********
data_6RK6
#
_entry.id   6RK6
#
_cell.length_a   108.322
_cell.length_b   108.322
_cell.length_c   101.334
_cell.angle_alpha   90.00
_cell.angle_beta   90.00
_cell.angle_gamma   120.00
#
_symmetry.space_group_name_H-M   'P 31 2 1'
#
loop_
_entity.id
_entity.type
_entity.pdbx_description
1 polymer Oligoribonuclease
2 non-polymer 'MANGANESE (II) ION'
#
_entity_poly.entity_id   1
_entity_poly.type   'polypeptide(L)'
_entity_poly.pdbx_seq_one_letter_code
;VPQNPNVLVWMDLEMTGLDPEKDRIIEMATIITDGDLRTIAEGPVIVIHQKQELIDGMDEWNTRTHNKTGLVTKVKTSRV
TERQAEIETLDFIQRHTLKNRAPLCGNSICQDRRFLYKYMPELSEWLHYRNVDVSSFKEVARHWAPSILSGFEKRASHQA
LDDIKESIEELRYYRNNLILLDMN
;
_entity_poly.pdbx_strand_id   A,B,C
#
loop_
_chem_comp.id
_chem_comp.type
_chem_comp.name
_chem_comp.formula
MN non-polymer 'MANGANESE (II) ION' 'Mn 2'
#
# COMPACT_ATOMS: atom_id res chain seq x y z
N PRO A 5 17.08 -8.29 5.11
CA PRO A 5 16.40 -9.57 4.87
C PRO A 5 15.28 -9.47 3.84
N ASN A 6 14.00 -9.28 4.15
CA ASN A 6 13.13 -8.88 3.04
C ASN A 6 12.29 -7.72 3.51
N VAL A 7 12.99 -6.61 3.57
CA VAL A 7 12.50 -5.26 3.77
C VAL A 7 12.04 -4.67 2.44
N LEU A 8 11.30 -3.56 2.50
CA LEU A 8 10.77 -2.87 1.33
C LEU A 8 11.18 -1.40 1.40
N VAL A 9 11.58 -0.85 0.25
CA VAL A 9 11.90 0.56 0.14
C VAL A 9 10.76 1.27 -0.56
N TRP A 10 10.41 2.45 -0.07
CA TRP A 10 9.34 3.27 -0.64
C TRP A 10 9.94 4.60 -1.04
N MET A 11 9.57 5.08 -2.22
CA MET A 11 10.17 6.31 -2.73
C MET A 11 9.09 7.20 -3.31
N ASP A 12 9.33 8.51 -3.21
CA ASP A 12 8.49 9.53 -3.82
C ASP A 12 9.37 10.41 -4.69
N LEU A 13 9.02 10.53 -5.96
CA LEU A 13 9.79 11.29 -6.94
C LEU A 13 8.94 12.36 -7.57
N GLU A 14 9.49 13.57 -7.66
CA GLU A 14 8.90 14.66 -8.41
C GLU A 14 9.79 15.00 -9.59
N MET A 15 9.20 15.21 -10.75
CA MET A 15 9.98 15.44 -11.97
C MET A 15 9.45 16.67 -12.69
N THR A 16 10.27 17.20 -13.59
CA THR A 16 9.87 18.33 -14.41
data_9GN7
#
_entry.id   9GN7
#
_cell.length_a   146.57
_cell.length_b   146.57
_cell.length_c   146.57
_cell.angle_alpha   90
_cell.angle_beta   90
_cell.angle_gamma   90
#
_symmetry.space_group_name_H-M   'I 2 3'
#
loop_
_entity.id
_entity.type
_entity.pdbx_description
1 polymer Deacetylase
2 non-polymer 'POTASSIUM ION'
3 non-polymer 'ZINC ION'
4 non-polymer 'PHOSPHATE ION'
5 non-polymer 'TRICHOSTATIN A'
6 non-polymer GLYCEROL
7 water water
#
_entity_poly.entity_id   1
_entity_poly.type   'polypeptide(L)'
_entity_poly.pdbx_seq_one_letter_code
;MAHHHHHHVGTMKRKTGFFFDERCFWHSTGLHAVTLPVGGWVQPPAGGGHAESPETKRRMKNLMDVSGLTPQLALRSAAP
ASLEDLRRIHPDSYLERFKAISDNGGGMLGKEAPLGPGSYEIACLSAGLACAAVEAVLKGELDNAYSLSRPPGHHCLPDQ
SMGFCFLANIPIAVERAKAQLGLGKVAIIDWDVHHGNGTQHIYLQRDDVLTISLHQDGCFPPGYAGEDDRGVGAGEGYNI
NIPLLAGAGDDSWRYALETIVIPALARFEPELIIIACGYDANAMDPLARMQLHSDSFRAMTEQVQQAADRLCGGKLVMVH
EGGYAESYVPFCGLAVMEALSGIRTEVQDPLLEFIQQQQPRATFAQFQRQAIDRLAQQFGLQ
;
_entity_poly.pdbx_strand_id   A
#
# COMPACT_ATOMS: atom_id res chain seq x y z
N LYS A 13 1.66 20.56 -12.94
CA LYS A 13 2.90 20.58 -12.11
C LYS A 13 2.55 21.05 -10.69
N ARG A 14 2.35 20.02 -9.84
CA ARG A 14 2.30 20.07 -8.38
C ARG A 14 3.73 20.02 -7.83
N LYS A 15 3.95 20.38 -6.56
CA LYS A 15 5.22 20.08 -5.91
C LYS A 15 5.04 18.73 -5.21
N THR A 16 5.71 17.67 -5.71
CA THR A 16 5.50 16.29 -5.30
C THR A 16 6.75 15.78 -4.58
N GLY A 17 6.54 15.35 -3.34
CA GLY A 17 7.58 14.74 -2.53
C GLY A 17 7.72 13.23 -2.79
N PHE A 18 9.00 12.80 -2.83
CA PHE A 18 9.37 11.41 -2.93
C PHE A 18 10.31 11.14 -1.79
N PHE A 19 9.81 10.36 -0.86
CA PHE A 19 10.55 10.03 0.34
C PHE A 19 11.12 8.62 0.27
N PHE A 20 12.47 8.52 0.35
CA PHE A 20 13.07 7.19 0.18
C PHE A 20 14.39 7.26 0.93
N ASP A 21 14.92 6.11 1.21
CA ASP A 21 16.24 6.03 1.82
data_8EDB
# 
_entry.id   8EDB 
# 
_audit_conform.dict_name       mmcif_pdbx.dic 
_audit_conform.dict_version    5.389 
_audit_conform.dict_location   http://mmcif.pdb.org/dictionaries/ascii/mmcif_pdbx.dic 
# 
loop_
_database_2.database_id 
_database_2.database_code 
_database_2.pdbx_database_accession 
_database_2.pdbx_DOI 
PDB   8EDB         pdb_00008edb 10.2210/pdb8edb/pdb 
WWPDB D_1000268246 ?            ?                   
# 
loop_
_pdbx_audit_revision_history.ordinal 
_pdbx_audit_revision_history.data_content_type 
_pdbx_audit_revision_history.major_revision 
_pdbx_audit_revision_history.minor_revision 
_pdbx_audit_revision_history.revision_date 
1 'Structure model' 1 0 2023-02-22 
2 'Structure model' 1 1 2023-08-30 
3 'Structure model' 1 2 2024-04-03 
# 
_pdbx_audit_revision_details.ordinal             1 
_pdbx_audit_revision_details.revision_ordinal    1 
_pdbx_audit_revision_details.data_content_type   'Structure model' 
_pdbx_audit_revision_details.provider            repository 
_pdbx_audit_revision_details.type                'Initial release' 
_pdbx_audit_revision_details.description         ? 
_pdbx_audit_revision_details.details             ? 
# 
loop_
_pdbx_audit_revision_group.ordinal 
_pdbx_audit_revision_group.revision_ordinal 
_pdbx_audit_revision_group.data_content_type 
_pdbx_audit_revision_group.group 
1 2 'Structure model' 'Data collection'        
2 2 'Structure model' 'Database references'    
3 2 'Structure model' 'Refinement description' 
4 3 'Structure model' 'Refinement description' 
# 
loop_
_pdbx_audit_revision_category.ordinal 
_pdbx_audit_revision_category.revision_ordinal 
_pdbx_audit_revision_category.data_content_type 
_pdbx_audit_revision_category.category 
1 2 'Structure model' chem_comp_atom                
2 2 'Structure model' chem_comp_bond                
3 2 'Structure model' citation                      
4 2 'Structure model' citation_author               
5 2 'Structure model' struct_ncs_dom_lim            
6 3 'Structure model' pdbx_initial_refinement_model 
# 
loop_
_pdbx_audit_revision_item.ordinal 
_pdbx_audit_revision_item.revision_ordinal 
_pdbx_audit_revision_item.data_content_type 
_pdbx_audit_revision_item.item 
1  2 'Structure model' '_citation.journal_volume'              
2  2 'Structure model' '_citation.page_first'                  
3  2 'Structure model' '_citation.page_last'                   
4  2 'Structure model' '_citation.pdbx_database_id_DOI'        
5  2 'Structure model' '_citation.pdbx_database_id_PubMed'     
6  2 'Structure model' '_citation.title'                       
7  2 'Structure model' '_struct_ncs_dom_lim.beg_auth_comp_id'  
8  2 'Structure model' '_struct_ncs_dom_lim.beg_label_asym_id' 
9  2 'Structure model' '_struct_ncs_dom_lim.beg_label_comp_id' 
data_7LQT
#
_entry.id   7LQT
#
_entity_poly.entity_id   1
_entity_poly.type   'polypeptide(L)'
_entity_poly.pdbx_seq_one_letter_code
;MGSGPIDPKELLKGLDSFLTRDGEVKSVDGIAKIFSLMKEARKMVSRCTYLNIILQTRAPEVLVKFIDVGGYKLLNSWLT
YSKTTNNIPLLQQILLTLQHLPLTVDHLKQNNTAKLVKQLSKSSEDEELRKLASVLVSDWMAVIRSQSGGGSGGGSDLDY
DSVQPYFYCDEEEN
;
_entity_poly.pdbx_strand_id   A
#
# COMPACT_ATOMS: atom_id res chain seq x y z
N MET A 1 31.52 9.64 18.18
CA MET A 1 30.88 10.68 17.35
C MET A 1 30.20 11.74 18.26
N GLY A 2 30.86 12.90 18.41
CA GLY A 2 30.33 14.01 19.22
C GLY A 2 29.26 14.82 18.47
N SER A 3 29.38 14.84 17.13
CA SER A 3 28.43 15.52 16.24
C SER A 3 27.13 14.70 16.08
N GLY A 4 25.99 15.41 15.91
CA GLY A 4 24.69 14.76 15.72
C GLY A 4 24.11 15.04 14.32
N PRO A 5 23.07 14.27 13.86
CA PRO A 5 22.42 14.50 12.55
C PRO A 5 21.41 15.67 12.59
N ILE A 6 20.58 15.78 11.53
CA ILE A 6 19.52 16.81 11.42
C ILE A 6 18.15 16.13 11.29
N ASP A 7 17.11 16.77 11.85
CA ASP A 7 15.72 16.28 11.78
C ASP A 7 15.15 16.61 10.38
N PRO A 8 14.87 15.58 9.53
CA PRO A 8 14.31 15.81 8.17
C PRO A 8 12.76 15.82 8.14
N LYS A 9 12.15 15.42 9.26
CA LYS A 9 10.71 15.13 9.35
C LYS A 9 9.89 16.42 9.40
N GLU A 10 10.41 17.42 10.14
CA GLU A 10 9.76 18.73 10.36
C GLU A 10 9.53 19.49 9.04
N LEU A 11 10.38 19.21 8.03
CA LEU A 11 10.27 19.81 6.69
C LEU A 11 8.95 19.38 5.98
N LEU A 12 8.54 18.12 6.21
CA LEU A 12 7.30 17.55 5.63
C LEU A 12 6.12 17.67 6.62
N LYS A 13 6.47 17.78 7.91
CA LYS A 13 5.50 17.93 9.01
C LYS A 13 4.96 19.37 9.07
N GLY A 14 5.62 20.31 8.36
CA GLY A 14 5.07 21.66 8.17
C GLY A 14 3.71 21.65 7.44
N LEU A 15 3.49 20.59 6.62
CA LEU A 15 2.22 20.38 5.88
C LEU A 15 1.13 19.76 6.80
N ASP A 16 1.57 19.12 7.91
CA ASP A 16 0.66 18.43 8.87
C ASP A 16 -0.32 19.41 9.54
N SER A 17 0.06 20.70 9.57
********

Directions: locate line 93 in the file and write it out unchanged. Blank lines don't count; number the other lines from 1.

4 non-polymer 'PHOSPHATE ION'